Coming off a down season, the Blue Devils are hoping that 2019-20 will mark a return to blue blood status. Their first step in accomplishing that comes Sunday afternoon.
Duke will travels to College Station, Tex., to play no. 6 Texas A&M at 4 p.m. The Aggies come into the season with high expectations, coming off a 26-10 season in which the Aggies reached the Sweet Sixteen, their 13th-straight season playing in the NCAA tournament and their sixth Sweet Sixteen in that time.
What’s at stake?
In years prior, this would likely be a matchup between two ranked teams. But after last year—just the second time in the past 25 years that Duke has missed the NCAA Tournament—the Blue Devils are clearly the underdog against top opponents. If Duke wants to make its way back into the ranks of the great powers in women’s basketball, this is a game it has to show up for.
Unfortunately for Duke, beating Texas A&M might be a bit of a long shot. If the Blue Devils can pull off the upset, that’s a crucial statement win. But just playing a competitive game would signal that last year was nothing more than a blip on the radar for them and that they don’t need much more to get back into the national conversation. Getting handily beaten by the Aggies, however, might signal that they’re farther away than we thought, and still require more time to rebuild.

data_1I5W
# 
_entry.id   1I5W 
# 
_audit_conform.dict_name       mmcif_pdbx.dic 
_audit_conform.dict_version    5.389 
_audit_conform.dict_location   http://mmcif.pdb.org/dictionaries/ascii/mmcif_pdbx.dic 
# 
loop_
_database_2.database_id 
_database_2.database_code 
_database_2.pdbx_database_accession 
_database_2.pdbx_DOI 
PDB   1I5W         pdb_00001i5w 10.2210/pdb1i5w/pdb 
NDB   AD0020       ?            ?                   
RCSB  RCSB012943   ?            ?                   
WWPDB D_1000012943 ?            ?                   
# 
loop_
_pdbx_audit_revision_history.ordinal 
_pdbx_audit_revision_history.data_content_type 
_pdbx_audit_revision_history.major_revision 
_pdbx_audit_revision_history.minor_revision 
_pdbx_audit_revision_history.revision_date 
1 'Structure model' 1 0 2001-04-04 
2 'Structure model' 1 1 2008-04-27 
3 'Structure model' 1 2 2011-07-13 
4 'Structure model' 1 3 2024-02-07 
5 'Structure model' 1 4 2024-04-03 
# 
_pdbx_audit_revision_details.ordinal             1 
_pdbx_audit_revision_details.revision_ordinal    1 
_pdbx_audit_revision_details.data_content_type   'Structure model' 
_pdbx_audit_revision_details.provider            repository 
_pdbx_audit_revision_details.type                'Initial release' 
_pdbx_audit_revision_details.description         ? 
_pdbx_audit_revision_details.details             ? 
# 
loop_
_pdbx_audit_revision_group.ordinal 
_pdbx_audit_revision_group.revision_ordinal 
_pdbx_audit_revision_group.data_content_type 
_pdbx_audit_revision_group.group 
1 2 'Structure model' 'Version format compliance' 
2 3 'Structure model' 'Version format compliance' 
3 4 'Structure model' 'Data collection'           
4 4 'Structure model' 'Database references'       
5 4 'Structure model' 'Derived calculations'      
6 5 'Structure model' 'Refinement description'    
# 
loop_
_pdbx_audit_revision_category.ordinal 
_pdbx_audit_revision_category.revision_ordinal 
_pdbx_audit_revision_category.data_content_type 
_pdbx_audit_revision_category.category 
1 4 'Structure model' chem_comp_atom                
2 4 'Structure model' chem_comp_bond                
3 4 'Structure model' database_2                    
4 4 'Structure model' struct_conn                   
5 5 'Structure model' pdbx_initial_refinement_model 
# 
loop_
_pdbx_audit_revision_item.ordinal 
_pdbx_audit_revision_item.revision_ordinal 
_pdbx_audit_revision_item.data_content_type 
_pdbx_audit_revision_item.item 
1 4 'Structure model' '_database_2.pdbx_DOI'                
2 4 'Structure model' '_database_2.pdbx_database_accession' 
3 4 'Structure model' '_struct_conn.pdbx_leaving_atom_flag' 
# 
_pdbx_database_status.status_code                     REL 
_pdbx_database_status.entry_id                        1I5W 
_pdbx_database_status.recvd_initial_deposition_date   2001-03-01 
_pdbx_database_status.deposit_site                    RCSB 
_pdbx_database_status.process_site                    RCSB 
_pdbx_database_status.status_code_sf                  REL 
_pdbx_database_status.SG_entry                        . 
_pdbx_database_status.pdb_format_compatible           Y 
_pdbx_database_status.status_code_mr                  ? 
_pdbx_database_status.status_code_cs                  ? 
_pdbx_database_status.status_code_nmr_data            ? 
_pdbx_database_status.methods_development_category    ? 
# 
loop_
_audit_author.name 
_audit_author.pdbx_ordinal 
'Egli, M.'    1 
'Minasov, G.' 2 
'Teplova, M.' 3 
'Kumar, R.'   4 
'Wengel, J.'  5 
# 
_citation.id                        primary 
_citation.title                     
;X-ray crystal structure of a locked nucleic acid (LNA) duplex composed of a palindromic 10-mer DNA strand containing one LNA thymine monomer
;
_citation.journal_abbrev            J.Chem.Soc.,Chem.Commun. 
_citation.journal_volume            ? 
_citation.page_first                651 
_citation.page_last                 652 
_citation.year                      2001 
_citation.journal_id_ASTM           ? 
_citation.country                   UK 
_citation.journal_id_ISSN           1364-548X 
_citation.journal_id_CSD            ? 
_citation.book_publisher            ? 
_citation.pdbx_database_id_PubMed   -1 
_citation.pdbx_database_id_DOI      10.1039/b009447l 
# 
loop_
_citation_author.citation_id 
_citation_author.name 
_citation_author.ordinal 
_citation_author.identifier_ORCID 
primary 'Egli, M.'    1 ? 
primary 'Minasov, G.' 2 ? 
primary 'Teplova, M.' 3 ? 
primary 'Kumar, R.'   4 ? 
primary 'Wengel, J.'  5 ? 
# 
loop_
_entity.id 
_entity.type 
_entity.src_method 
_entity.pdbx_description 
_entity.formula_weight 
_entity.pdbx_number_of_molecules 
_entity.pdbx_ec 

Where does Texas A&M get their points from?
Texas A&M is led by point guard Chennedy Charter, a former All-American and All-SEC selection who has averaged over 20 points each of the past two years. She’ll present a challenge for the Blue Devils regardless of who they send her way. They won’t be able to focus their perimeter defense on her, either, as shooting guard Kayla Wells has been a markswoman, with a career 38 percent mark from deep for her career. Covering both of those guards effectively will be key for a Duke team that prides itself on defense, but whose guards are better known for their offense.
What’s going to be Duke’s biggest test?
Duke’s strength down low will be especially tested. Aggie bigs N’dea Jones and Ciera Johnson combined to average both 19.7 points per game and rebounds per game last year, figures that Blue Devil coach Joanne P. McCallie likely envies. McCallie is known for placing high priority on rebounding, spending plenty of time on pure rebounding drills every practice, but it will be a long day for Duke if Blue Devil forwards/centers Jade Williams and Onome Akinbode-James can’t come down with the ball.
Get Overtime, all Duke athletics
Signup for our editorially curated, weekly newsletter. Cancel at any time.